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Three Years of the Good Fight

Nathaniel Coleman Jr., founder and president of The Good Fight, plays pool Saturday during a celebration for the community center’s third anniversary.

Three years ago, Nate Coleman opened The Good Fight Community Center in downtown La Crosse with minimal funds but a grand mission: to offer area tweens and teens a safe, welcoming place to box out their energy, express their creativity, build friendships and prepare for life post graduation, be it college or career.

From its initial location in a dull, basement level studio on King Street to a bright two-story suite next door, The Good Fight has grown and thrived, becoming a year-round hub for youth and an organization revered by community members, officials and most importantly, its students, many of whom were on hand Saturday to celebrate the organization’s anniversary and looking forward to the overnight party with pizza and games to follow.

Founder and Good Fight board president Coleman, executive director Isaiah Thomas and fellow staff members pulled out all the stops for the occasion, preparing young attendees for school with free backpacks, holding a drawing for MTU bus passes — Coleman is a bus driver for the company — offering contests and games, holding tours of a La Crosse Fire Department truck and a new MTU bus, providing free blood pressure checks, doling out snacks and putting on boxing demos.

In attendance at the event were Mayor Tim Kabat, La Crosse County Sheriff Jeff Wolf and members of the La Crosse Fire Department and the La Crosse Police Department, who toured the facility and learned about the programming that has impacted the lives of the 166 students currently enrolled.

“After three years, we still unlock the doors every day, we’ve never turned a student away for financial or other reasons, we’ve never dismissed a student from this facility,” Coleman said. “I love the fact that we are expanding and we are becoming a staple in this community.”

Gabby Mattison, 18, who joined The Good Fight five months after it first opened, has become a fixture, first reluctant to surround herself with strangers but finding her confidence blossom and shyness fade.

“When I came in the first time, I brought a couple of friends because I was anxious,” Mattison said. “As soon as I got here, the workout was hard, but I had fun punching the bags. Everyone was so nice and welcoming. It was almost kind of startling the amount of kindness I was shown right away. When I started, I tried my best not to talk to people. Now I’ve made a lot of friends and we’re in this awesome space making a lot of memories. Everyone here just becomes family to you.”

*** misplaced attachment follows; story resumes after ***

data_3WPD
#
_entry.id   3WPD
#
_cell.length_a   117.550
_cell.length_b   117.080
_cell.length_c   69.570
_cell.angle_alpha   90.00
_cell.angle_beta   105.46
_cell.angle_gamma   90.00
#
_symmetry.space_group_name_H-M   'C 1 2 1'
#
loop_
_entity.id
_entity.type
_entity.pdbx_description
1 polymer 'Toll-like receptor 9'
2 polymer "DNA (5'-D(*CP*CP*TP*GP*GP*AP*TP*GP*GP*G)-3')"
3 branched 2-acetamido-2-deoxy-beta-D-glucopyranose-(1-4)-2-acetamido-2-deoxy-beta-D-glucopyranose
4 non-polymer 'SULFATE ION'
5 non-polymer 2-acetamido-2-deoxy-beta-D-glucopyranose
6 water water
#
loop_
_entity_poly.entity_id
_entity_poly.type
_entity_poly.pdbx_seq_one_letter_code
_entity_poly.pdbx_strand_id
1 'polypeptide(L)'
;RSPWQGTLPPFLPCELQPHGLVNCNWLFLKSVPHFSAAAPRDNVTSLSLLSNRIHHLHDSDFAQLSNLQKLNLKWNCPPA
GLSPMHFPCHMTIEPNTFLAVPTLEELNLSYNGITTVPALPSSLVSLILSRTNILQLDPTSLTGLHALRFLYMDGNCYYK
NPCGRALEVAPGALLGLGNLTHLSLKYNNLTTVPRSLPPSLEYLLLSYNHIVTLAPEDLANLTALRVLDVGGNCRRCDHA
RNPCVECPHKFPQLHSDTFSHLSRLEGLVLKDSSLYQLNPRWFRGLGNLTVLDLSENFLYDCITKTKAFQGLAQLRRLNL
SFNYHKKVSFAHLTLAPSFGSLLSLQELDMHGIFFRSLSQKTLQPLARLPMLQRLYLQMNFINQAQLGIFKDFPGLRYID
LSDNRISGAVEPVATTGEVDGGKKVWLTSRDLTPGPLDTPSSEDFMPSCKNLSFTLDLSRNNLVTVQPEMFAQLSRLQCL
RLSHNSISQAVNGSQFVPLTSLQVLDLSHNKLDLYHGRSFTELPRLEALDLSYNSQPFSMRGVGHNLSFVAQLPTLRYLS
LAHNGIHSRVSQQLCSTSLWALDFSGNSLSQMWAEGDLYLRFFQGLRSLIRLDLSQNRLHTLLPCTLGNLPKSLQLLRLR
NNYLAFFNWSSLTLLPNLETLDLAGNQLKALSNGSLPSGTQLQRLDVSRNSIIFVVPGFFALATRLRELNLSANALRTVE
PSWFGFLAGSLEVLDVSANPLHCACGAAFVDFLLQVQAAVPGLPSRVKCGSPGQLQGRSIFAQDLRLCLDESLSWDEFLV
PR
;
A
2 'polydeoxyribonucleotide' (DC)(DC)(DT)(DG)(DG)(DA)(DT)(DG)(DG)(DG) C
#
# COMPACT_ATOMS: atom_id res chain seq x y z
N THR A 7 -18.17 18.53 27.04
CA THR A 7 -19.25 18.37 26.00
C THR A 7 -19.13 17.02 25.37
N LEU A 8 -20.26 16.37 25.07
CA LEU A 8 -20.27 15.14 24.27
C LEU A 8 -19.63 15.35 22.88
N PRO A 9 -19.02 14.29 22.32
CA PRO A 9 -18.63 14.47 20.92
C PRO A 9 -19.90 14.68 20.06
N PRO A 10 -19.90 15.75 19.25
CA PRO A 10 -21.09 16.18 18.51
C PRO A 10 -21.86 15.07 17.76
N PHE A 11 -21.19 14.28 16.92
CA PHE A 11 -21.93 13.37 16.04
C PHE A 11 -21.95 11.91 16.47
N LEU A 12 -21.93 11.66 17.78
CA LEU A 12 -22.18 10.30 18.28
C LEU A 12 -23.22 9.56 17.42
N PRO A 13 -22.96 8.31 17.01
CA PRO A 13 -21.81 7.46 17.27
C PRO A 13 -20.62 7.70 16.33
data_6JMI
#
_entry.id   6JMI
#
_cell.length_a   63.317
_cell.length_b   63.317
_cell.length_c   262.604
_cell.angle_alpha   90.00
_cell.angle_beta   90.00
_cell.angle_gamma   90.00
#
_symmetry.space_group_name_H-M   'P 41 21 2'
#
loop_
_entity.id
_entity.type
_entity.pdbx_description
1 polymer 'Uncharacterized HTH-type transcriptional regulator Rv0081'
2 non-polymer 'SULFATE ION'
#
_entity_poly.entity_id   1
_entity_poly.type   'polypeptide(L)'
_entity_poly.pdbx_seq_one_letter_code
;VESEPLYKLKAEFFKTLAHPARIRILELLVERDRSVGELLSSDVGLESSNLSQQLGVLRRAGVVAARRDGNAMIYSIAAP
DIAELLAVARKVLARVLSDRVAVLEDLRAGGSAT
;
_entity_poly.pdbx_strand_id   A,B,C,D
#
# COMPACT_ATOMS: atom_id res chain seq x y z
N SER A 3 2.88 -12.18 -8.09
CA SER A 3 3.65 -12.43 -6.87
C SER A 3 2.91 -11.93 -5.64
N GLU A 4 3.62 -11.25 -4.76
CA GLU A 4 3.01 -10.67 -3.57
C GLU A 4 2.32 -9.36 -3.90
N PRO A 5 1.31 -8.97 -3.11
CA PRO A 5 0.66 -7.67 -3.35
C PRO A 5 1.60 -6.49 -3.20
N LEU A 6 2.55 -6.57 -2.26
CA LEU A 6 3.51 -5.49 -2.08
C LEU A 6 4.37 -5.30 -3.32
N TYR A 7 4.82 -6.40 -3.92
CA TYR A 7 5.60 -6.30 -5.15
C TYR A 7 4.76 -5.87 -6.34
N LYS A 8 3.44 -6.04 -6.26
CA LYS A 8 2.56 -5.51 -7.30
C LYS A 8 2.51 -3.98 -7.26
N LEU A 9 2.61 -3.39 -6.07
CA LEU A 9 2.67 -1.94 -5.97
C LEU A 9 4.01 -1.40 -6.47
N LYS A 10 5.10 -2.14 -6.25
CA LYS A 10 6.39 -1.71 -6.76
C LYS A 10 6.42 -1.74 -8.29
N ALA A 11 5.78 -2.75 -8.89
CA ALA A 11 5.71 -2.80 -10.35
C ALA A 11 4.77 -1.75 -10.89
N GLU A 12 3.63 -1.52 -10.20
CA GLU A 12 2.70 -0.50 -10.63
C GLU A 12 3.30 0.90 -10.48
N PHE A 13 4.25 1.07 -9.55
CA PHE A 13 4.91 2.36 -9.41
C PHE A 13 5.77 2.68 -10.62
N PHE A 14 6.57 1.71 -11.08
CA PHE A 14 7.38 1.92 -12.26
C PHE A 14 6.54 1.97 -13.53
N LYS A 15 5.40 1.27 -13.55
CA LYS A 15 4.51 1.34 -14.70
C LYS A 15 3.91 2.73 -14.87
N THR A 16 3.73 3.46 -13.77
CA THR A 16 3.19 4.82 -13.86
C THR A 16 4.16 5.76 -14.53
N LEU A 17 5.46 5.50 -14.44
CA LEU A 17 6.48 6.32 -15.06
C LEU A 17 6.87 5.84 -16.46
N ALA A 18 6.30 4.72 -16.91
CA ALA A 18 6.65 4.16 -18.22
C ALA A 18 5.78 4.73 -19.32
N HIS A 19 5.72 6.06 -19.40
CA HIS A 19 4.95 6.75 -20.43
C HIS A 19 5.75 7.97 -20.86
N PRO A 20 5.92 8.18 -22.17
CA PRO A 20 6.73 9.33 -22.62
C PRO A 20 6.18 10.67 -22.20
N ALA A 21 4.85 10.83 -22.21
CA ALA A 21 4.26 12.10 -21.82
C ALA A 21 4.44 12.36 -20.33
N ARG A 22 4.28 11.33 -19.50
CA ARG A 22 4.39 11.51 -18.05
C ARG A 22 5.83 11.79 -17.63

Thomas, who started his position in January, says the organization is looking to expand its reach to an even greater population in the coming year, taking a more proactive approach to reaching vulnerable or at-risk youth before “they’re sinking.” This includes an introduction of Carey Guides this fall “to address the criminogenic needs of adult and juvenile offenders, help change behaviors and reduce recidivism.” Referrals will be taken from juvenile detention centers, social workers, parents and school districts.

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The Good Fight is also looking to partner with other youth-based community organizations, including the nearby Crossfire faith-based nonprofit. Crossfire hosts Friday evening hangouts as a party alternative, mentors teens in juvenile detention and leads outdoor activities.

“It’s neat the Good Fight is having us here so we can collaborate in that way,” said Crossfire executive director Christian Johnson, who had a booth at the anniversary celebration.

“It’s not a competition,” Thomas noted. “If we work more as a unit — with other organizations, the school district, parents — we’re setting our students up for more success.”

In his six months with the Good Fight, Thomas has encountered challenging days but seen rewarding journeys. One student, who compared him to a principal, rebuffed help with school and attempts at conversation but eventually realized Thomas “cared and bought into her success.” The Good Fight filled the void of compassion and encouragement the student was lacking at home.

For area teens without a safe place to call home and facing extreme challenges, Coleman is planning to open a group home, a project for which a business plan has been developed and a site is awaiting approval. Fundraising is in the active stages.

For more information on The Good Fight or to donate, visit http://thegoodfight.club/, call<&underline> 608-518-3301</&underline> or email info@thegoodfight.club

“After three years, we still unlock the doors every day, we’ve never turned a student away for financial or other reasons, we’ve never dismissed a student from this facility. I love the fact that we are expanding and we are becoming a staple in this community.” Nate Coleman, founder

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Emily Pyrek can be reached at emily.pyrek@lee.net.

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General assignment reporter

Emily Pyrek covers health, human interest stories and anything involving dogs for the La Crosse Tribune. She is always interested in story ideas and can be contacted at emily.pyrek@lee.net.

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